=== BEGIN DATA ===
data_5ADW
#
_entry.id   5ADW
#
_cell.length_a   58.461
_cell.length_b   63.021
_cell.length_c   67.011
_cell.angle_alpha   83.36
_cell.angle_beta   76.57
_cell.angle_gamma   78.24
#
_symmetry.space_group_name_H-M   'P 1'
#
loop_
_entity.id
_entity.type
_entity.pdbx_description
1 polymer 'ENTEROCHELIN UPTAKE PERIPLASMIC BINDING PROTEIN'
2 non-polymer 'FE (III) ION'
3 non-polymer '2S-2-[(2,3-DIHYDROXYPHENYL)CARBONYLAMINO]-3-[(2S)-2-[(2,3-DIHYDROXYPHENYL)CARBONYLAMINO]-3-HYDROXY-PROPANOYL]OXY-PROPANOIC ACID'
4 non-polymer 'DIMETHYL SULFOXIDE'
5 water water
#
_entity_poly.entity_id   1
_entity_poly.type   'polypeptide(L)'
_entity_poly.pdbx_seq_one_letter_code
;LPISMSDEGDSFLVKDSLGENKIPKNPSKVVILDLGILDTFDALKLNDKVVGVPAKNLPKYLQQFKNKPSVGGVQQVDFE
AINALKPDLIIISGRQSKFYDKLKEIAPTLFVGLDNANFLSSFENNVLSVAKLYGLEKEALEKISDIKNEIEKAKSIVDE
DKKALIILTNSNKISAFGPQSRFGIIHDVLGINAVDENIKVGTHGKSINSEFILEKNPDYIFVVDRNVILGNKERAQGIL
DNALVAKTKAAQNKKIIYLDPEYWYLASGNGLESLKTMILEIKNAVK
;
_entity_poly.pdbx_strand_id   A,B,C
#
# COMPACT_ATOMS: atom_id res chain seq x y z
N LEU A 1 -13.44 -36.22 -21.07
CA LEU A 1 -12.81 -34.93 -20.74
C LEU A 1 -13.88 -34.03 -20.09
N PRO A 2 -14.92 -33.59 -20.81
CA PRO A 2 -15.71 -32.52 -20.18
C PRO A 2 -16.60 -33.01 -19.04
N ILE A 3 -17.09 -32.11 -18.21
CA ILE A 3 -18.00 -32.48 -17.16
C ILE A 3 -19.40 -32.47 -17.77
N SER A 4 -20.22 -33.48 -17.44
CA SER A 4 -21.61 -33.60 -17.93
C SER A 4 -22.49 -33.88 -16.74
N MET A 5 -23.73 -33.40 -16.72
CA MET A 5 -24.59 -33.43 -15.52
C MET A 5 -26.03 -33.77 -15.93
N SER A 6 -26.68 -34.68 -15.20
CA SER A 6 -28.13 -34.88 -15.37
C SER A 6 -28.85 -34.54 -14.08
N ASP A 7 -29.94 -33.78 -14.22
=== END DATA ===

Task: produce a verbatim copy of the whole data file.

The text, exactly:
data_5ADW
#
_entry.id   5ADW
#
_cell.length_a   58.461
_cell.length_b   63.021
_cell.length_c   67.011
_cell.angle_alpha   83.36
_cell.angle_beta   76.57
_cell.angle_gamma   78.24
#
_symmetry.space_group_name_H-M   'P 1'
#
loop_
_entity.id
_entity.type
_entity.pdbx_description
1 polymer 'ENTEROCHELIN UPTAKE PERIPLASMIC BINDING PROTEIN'
2 non-polymer 'FE (III) ION'
3 non-polymer '2S-2-[(2,3-DIHYDROXYPHENYL)CARBONYLAMINO]-3-[(2S)-2-[(2,3-DIHYDROXYPHENYL)CARBONYLAMINO]-3-HYDROXY-PROPANOYL]OXY-PROPANOIC ACID'
4 non-polymer 'DIMETHYL SULFOXIDE'
5 water water
#
_entity_poly.entity_id   1
_entity_poly.type   'polypeptide(L)'
_entity_poly.pdbx_seq_one_letter_code
;LPISMSDEGDSFLVKDSLGENKIPKNPSKVVILDLGILDTFDALKLNDKVVGVPAKNLPKYLQQFKNKPSVGGVQQVDFE
AINALKPDLIIISGRQSKFYDKLKEIAPTLFVGLDNANFLSSFENNVLSVAKLYGLEKEALEKISDIKNEIEKAKSIVDE
DKKALIILTNSNKISAFGPQSRFGIIHDVLGINAVDENIKVGTHGKSINSEFILEKNPDYIFVVDRNVILGNKERAQGIL
DNALVAKTKAAQNKKIIYLDPEYWYLASGNGLESLKTMILEIKNAVK
;
_entity_poly.pdbx_strand_id   A,B,C
#
# COMPACT_ATOMS: atom_id res chain seq x y z
N LEU A 1 -13.44 -36.22 -21.07
CA LEU A 1 -12.81 -34.93 -20.74
C LEU A 1 -13.88 -34.03 -20.09
N PRO A 2 -14.92 -33.59 -20.81
CA PRO A 2 -15.71 -32.52 -20.18
C PRO A 2 -16.60 -33.01 -19.04
N ILE A 3 -17.09 -32.11 -18.21
CA ILE A 3 -18.00 -32.48 -17.16
C ILE A 3 -19.40 -32.47 -17.77
N SER A 4 -20.22 -33.48 -17.44
CA SER A 4 -21.61 -33.60 -17.93
C SER A 4 -22.49 -33.88 -16.74
N MET A 5 -23.73 -33.40 -16.72
CA MET A 5 -24.59 -33.43 -15.52
C MET A 5 -26.03 -33.77 -15.93
N SER A 6 -26.68 -34.68 -15.20
CA SER A 6 -28.13 -34.88 -15.37
C SER A 6 -28.85 -34.54 -14.08
N ASP A 7 -29.94 -33.78 -14.22